When you have a sense of humor, and you can add a little barb with a touch of cynicism or sarcasm, you can usually get a better laugh. But usually there’s one who’s not laughing down inside. That person receives the brunt of the joke. In years past, that person was my wife, Cynthia. My critic who had witnessed this in me cared enough to say something. In some ways, he saved my marriage.

For ten years Cynthia and I went through difficult, difficult times. She didn’t feel I valued her. It weakened my relationship with my wife, mainly because I wasn’t teachable. I didn’t realize what a treasure I had in this woman who was not only my wife but also my wisest counselor and my best friend.

In the years that have followed, I cannot tell you the times that I have been grateful for those times I listened to my wife. And I cannot tell you the times I have regretted when I didn’t.

Who else is more in my corner than the woman I’ve married? Who more than her wants to see me succeed? Who else has put up with fifty-two years of me? Nobody.

So why do I sometimes think she’s not in my corner? The adversary occasionally tries to convince me of that. And he does the same to you, I’m sure.

Don’t go there, guys.

Some of the brightest people on the planet are the people we’ve married. They know us better than anybody. We need to value them . . . which means, listening to them.

–Chuck

I'm Third

Occasionally, when Cynthia and I attend a party, she’ll say to me, “Let’s not be the center of everything. Why don’t we just sit on the side and listen for a change?” That’s a great reminder in our narcissistic culture, and especially for pastors who are expected to exhibit a servant’s heart.

This reminds me of a story that always makes me smile. Imagine the scene: James and John approached Jesus one day and asked Him to write them a blank check, to do whatever they asked of Him. When Jesus inquired about what they wanted, they said, in effect, “We don’t want to be the center of Your kingdom, that’s Your place, but we want to sit right beside You, one on Your left and the other on Your right.” Can you imagine?

Obviously, the other disciples, who heard this exchange were . . . well, ticked off! The selfishness of James and John in wanting to be first was more than the others could stand.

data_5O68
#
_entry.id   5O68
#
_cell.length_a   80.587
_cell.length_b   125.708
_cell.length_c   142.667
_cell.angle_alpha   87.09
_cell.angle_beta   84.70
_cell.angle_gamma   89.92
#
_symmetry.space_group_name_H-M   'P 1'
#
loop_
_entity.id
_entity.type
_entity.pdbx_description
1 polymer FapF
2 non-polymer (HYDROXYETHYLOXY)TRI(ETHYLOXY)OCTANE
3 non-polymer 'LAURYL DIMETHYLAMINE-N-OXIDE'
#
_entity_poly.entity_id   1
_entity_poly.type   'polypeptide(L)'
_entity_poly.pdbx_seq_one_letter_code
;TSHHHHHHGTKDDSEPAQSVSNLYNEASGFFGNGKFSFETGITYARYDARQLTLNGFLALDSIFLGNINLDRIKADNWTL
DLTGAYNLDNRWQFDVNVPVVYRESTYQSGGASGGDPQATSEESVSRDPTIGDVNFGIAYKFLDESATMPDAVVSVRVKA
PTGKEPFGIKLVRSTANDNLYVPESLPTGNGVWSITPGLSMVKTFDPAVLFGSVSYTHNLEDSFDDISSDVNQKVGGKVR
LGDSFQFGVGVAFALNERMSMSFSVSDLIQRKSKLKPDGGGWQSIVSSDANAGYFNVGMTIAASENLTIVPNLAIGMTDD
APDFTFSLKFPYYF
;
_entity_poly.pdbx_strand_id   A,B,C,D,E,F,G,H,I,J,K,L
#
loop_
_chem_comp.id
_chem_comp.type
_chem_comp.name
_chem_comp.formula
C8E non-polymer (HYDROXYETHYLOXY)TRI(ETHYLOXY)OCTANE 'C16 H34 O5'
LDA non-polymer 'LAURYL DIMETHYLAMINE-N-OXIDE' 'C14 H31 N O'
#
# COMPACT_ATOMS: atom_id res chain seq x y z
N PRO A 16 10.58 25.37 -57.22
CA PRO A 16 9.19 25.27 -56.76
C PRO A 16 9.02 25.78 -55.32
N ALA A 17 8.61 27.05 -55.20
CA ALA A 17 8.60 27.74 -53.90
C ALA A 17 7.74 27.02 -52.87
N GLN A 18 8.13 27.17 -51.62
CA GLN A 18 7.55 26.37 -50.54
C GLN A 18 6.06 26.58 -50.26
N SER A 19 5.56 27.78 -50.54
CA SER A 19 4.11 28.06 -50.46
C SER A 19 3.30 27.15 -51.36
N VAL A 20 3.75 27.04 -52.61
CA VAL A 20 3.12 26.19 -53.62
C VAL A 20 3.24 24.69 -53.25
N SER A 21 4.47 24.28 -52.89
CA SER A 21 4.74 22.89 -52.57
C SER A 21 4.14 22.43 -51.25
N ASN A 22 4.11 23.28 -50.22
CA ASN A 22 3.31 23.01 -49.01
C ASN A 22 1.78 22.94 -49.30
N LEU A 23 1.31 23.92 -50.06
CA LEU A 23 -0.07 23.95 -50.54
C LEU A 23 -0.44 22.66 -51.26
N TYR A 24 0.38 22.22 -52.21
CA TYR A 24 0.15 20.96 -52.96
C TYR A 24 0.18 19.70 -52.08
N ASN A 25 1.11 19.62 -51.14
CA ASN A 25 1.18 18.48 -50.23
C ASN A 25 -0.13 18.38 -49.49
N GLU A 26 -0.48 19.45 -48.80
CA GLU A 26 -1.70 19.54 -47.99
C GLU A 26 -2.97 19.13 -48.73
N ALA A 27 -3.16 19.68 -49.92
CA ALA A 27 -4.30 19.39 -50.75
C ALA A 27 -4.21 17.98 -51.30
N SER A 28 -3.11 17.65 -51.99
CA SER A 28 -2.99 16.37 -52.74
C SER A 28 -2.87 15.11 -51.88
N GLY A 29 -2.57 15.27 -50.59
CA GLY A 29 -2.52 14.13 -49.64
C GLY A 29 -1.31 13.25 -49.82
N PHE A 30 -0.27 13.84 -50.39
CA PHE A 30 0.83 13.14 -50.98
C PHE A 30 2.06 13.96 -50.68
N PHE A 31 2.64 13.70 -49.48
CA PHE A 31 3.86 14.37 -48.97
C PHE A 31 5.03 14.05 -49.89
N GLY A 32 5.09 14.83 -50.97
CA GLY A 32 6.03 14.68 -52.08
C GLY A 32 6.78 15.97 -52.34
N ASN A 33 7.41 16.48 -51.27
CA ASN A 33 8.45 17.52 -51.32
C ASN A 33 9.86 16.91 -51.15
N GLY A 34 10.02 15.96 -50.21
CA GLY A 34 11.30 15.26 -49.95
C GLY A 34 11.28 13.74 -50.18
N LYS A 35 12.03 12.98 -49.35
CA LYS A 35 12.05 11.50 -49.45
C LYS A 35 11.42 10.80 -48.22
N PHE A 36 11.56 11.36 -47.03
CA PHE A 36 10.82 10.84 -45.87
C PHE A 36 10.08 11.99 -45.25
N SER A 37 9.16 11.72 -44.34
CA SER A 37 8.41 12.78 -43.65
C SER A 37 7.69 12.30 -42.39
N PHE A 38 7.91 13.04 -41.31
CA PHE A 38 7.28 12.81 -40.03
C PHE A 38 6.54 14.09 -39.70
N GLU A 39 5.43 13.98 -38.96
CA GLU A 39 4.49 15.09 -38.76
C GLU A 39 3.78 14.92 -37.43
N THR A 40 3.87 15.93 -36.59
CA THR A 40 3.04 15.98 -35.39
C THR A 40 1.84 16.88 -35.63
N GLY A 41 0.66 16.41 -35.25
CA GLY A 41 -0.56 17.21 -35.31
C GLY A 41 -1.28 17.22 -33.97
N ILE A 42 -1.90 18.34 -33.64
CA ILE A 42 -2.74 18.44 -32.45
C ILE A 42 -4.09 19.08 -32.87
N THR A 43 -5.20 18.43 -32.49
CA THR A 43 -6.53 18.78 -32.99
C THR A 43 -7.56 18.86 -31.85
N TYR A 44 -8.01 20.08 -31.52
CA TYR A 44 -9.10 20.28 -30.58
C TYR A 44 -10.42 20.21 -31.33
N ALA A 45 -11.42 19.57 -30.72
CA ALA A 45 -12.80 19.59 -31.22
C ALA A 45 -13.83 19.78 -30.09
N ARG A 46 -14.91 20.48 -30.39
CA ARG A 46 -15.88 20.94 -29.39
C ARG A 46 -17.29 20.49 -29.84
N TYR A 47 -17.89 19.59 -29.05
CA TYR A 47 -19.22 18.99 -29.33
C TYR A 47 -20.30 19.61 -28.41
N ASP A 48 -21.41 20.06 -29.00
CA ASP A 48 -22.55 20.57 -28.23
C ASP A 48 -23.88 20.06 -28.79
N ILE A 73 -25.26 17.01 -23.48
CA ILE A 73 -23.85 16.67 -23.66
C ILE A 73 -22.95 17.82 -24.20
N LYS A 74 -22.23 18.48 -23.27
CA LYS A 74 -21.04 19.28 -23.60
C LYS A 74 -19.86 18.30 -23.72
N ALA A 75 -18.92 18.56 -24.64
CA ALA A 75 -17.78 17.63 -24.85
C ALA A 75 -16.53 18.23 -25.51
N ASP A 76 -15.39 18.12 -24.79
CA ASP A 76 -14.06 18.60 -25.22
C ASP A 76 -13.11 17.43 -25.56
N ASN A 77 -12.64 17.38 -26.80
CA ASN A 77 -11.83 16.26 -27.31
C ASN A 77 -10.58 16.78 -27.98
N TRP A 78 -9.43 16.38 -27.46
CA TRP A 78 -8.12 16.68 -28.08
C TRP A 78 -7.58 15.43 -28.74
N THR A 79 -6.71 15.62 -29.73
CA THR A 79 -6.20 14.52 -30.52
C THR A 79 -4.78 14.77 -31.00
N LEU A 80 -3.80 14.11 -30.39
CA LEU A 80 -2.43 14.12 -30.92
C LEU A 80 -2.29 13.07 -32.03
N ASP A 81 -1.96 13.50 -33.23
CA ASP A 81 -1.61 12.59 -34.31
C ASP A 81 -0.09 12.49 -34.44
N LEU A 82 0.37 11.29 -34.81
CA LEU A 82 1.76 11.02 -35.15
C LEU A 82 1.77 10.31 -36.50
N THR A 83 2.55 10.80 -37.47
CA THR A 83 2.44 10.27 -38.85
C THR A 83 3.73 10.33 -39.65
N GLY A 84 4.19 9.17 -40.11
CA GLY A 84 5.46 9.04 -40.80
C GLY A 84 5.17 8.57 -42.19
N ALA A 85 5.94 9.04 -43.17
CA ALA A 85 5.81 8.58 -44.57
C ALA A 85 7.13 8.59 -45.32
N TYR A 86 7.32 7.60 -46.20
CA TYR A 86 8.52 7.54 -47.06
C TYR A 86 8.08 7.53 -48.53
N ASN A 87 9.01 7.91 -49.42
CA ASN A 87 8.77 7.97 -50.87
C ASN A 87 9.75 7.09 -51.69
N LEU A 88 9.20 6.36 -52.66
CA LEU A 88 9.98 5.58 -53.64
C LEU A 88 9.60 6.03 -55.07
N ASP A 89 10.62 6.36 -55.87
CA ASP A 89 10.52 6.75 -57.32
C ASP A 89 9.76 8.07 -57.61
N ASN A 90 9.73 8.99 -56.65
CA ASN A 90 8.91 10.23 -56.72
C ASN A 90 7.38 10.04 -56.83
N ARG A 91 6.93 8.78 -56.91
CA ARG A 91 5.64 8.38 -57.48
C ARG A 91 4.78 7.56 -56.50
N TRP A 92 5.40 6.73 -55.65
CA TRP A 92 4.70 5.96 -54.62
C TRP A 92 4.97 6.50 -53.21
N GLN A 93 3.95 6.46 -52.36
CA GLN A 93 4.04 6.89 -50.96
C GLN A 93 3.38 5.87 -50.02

That’s when Jesus gathered all the disciples around and talked to them about being servants. “You know that those who are recognized as rulers of the Gentiles lord it over them; and their great men exercise authority over them. But it is not this way among you, but whoever wishes to become great among you shall be your servant” (Mark 10:42–43).

Ready for a little advice? Work on servanthood—genuine humility—and you’ll find people respecting your leadership. It melts away resistance. All we have to do is follow Jesus as our model leader. The only reason we have the positions we have is to give and to serve. Not to be seen, not to be heard, not to be quoted, not to be in the center, but to give and to serve.

One of our granddaughters returned from Kanakuk Kamp wearing a button that illustrates this beautifully. It read: “I’M THIRD.” Naturally, there’s only one question to ask when you see a button like that. I loved her reply.

“Well, you need to know, Bubba, Jesus is always first, others are second, and I’m always third.” She got it right!

Remember that phrase in our narcissistic culture—“I’m third.” No matter how much money you make, what your title is, how influential you may become, how many people know your name or applaud you, or how many wonderful letters you receive—keep reminding yourself, “I’m third.”

—Chuck